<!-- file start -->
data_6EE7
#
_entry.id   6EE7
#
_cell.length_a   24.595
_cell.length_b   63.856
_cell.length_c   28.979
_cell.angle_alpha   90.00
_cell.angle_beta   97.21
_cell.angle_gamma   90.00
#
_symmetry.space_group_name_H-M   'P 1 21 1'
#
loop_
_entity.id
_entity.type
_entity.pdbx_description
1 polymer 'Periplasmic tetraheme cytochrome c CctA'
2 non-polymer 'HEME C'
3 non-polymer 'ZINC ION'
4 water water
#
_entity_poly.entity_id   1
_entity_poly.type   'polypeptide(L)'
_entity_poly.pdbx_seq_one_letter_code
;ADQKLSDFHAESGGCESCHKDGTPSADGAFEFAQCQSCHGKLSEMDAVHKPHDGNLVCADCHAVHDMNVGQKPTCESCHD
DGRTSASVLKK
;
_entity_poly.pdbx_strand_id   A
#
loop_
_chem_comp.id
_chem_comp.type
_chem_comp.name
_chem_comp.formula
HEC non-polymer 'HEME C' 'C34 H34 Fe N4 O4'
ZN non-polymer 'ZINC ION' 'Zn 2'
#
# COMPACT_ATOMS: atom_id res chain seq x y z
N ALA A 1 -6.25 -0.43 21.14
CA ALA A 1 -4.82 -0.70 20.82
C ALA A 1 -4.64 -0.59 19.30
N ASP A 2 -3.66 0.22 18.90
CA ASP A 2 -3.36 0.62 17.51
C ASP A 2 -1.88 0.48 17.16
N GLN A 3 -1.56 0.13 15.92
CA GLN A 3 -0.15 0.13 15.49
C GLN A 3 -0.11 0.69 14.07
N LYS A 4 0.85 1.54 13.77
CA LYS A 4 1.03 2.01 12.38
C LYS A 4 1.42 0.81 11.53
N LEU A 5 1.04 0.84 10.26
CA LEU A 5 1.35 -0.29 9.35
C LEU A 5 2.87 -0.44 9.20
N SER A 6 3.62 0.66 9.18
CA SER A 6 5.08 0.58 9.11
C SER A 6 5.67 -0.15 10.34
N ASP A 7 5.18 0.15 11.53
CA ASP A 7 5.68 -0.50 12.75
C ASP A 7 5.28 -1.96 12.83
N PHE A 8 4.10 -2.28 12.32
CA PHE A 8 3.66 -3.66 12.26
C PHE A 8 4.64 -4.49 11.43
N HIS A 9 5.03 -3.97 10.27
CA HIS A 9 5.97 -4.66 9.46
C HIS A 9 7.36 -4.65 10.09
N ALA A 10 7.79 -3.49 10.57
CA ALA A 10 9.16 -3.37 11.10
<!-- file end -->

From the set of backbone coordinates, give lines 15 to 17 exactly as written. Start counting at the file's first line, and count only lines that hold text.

_entity.id
_entity.type
_entity.pdbx_description